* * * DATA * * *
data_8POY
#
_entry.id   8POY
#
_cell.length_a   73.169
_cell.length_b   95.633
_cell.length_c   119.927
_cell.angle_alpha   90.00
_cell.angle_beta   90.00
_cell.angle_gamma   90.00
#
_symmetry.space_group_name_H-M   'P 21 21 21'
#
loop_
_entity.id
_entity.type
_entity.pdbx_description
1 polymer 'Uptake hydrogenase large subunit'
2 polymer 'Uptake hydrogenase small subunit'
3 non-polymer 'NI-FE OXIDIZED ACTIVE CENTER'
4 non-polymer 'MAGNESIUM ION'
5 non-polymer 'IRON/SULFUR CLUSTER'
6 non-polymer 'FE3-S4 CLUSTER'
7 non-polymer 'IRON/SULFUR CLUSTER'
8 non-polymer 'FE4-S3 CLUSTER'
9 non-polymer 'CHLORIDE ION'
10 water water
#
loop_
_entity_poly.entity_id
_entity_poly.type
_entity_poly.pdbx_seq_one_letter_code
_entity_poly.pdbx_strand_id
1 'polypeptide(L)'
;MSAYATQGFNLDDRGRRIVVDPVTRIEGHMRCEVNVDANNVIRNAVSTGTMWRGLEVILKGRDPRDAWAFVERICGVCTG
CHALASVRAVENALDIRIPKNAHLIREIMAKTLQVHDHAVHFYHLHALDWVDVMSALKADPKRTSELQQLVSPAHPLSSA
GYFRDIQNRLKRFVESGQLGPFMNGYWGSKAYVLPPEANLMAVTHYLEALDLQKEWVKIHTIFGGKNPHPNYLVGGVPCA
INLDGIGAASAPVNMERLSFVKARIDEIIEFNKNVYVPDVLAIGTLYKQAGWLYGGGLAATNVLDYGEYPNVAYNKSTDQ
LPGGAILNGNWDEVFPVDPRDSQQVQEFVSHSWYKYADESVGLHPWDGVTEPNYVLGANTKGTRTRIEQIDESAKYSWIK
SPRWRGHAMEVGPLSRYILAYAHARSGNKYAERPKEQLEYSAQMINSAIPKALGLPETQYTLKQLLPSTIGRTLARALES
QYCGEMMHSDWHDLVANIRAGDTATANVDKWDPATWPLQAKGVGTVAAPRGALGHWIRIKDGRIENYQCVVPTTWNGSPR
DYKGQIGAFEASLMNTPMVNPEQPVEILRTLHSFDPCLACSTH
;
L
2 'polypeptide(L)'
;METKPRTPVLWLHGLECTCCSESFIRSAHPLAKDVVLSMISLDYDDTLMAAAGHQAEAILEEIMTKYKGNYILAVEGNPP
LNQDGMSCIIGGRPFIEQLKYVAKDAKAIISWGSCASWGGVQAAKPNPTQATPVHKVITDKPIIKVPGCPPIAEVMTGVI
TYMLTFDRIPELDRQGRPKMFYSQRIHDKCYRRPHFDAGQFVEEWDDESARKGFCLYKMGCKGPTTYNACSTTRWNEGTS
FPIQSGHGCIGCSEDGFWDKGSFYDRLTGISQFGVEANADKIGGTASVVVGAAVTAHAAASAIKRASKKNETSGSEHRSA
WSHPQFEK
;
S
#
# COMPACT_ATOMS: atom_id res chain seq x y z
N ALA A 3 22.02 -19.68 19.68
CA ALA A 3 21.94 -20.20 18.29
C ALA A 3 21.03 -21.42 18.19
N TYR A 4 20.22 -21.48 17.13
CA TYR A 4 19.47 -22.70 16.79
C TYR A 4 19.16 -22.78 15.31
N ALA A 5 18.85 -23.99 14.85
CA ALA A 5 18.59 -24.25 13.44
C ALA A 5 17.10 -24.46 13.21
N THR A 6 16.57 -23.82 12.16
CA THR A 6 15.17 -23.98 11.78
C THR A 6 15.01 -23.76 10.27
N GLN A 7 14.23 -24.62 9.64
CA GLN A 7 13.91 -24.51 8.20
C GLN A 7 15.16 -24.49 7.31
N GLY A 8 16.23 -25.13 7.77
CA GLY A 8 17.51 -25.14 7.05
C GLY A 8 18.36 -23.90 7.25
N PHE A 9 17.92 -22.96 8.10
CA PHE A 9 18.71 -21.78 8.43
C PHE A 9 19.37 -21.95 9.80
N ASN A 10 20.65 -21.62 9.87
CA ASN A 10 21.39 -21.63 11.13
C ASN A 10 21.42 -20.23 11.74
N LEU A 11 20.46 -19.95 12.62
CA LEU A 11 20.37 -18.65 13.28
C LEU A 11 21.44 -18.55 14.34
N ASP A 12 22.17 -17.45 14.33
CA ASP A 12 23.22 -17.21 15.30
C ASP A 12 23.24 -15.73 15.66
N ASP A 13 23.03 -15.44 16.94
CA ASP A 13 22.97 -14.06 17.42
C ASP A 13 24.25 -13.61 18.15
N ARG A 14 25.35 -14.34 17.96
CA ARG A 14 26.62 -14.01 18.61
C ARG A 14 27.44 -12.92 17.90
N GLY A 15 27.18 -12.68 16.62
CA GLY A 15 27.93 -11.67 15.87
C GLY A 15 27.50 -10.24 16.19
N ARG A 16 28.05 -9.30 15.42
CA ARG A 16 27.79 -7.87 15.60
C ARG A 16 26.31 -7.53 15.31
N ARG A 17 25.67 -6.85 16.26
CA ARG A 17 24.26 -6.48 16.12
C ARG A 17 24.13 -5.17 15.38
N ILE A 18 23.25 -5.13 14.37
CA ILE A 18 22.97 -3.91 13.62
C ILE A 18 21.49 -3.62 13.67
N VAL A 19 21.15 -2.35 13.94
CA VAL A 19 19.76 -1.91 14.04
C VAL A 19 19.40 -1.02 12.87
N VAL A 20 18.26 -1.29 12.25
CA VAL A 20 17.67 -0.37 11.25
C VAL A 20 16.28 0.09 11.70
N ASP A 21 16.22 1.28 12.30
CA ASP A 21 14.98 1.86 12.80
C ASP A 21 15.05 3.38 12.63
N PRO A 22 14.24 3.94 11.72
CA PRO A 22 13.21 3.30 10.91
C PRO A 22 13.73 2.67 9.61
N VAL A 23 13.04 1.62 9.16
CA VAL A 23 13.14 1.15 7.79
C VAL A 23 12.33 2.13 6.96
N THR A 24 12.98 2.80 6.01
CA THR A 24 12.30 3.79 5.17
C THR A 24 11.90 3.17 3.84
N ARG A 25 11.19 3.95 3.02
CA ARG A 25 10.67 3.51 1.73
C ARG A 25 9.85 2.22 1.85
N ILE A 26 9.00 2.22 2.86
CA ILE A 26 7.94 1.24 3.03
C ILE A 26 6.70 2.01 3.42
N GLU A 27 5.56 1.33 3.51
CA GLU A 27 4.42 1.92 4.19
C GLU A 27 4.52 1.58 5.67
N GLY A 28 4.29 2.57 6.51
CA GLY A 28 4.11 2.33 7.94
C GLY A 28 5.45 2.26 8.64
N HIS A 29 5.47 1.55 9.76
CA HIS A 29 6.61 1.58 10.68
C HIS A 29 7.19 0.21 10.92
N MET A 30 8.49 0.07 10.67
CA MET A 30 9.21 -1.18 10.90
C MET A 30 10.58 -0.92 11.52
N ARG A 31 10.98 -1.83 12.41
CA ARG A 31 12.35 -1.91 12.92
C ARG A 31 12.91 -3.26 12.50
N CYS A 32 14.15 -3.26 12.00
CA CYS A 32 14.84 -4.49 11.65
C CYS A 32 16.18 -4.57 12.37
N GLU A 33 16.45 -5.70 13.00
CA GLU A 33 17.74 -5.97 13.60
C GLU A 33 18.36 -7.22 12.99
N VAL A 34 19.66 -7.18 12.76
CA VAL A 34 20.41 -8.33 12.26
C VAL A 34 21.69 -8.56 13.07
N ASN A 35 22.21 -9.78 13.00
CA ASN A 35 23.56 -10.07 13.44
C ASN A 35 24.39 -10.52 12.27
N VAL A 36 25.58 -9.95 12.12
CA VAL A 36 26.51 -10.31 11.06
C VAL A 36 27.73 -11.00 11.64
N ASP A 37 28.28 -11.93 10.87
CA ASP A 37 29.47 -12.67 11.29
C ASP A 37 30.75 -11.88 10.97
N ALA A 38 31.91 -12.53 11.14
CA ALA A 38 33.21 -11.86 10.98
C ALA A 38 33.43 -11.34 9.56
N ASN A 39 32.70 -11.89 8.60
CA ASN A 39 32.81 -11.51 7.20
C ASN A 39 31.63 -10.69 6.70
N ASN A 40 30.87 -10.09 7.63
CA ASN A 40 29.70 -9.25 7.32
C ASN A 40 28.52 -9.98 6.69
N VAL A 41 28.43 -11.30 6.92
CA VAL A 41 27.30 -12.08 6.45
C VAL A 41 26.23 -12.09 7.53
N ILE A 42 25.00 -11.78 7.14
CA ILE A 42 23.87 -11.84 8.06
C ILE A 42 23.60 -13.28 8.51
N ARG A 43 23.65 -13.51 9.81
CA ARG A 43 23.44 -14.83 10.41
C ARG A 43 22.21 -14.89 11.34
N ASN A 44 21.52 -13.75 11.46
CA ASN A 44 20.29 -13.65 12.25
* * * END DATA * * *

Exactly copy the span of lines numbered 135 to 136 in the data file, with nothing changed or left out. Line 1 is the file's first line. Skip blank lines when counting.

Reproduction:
C HIS A 29 7.19 0.21 10.92
N MET A 30 8.49 0.07 10.67